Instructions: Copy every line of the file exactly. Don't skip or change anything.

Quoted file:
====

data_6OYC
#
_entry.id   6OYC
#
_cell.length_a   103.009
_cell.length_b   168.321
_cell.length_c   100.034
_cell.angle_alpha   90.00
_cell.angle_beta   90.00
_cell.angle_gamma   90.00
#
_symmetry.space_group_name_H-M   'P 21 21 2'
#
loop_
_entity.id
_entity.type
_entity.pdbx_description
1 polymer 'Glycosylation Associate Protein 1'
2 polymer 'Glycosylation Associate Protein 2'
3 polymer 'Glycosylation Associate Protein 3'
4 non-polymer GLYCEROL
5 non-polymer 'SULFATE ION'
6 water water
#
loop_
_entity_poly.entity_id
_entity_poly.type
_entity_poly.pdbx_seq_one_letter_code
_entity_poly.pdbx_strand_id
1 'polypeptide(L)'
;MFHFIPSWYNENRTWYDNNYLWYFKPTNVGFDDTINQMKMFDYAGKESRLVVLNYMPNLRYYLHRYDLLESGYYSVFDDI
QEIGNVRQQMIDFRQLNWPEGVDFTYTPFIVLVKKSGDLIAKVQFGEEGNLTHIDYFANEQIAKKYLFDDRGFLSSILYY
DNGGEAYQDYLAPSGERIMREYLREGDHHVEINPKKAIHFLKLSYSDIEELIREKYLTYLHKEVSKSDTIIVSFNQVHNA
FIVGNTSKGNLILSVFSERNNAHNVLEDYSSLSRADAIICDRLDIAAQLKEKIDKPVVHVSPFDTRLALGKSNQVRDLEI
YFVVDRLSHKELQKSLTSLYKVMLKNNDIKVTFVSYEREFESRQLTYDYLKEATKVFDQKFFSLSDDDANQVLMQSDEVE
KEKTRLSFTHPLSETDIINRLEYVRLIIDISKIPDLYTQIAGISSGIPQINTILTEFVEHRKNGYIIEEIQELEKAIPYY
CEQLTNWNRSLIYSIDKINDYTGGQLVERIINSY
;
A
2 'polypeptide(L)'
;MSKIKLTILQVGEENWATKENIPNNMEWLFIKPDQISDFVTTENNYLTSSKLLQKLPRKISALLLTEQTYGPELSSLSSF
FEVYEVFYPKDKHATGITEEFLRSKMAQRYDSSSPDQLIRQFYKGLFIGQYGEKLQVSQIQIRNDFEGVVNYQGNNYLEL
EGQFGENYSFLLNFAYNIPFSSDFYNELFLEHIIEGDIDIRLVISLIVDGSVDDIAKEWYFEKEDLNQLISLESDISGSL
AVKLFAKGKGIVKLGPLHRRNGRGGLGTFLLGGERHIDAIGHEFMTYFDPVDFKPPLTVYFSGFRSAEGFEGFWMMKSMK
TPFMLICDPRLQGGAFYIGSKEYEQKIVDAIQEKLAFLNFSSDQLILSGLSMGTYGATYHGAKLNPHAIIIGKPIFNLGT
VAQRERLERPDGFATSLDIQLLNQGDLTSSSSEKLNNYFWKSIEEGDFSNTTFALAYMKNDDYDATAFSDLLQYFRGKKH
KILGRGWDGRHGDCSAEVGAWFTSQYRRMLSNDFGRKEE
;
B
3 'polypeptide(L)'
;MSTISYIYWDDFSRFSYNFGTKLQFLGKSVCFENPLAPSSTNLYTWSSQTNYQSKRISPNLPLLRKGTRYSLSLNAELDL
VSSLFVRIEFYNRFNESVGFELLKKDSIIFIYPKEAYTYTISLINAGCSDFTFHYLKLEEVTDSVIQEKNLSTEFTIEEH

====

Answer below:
data_6OYC
#
_entry.id   6OYC
#
_cell.length_a   103.009
_cell.length_b   168.321
_cell.length_c   100.034
_cell.angle_alpha   90.00
_cell.angle_beta   90.00
_cell.angle_gamma   90.00
#
_symmetry.space_group_name_H-M   'P 21 21 2'
#
loop_
_entity.id
_entity.type
_entity.pdbx_description
1 polymer 'Glycosylation Associate Protein 1'
2 polymer 'Glycosylation Associate Protein 2'
3 polymer 'Glycosylation Associate Protein 3'
4 non-polymer GLYCEROL
5 non-polymer 'SULFATE ION'
6 water water
#
loop_
_entity_poly.entity_id
_entity_poly.type
_entity_poly.pdbx_seq_one_letter_code
_entity_poly.pdbx_strand_id
1 'polypeptide(L)'
;MFHFIPSWYNENRTWYDNNYLWYFKPTNVGFDDTINQMKMFDYAGKESRLVVLNYMPNLRYYLHRYDLLESGYYSVFDDI
QEIGNVRQQMIDFRQLNWPEGVDFTYTPFIVLVKKSGDLIAKVQFGEEGNLTHIDYFANEQIAKKYLFDDRGFLSSILYY
DNGGEAYQDYLAPSGERIMREYLREGDHHVEINPKKAIHFLKLSYSDIEELIREKYLTYLHKEVSKSDTIIVSFNQVHNA
FIVGNTSKGNLILSVFSERNNAHNVLEDYSSLSRADAIICDRLDIAAQLKEKIDKPVVHVSPFDTRLALGKSNQVRDLEI
YFVVDRLSHKELQKSLTSLYKVMLKNNDIKVTFVSYEREFESRQLTYDYLKEATKVFDQKFFSLSDDDANQVLMQSDEVE
KEKTRLSFTHPLSETDIINRLEYVRLIIDISKIPDLYTQIAGISSGIPQINTILTEFVEHRKNGYIIEEIQELEKAIPYY
CEQLTNWNRSLIYSIDKINDYTGGQLVERIINSY
;
A
2 'polypeptide(L)'
;MSKIKLTILQVGEENWATKENIPNNMEWLFIKPDQISDFVTTENNYLTSSKLLQKLPRKISALLLTEQTYGPELSSLSSF
FEVYEVFYPKDKHATGITEEFLRSKMAQRYDSSSPDQLIRQFYKGLFIGQYGEKLQVSQIQIRNDFEGVVNYQGNNYLEL
EGQFGENYSFLLNFAYNIPFSSDFYNELFLEHIIEGDIDIRLVISLIVDGSVDDIAKEWYFEKEDLNQLISLESDISGSL
AVKLFAKGKGIVKLGPLHRRNGRGGLGTFLLGGERHIDAIGHEFMTYFDPVDFKPPLTVYFSGFRSAEGFEGFWMMKSMK
TPFMLICDPRLQGGAFYIGSKEYEQKIVDAIQEKLAFLNFSSDQLILSGLSMGTYGATYHGAKLNPHAIIIGKPIFNLGT
VAQRERLERPDGFATSLDIQLLNQGDLTSSSSEKLNNYFWKSIEEGDFSNTTFALAYMKNDDYDATAFSDLLQYFRGKKH
KILGRGWDGRHGDCSAEVGAWFTSQYRRMLSNDFGRKEE
;
B
3 'polypeptide(L)'
;MSTISYIYWDDFSRFSYNFGTKLQFLGKSVCFENPLAPSSTNLYTWSSQTNYQSKRISPNLPLLRKGTRYSLSLNAELDL
VSSLFVRIEFYNRFNESVGFELLKKDSIIFIYPKEAYTYTISLINAGCSDFTFHYLKLEEVTDSVIQEKNLSTEFTIEEH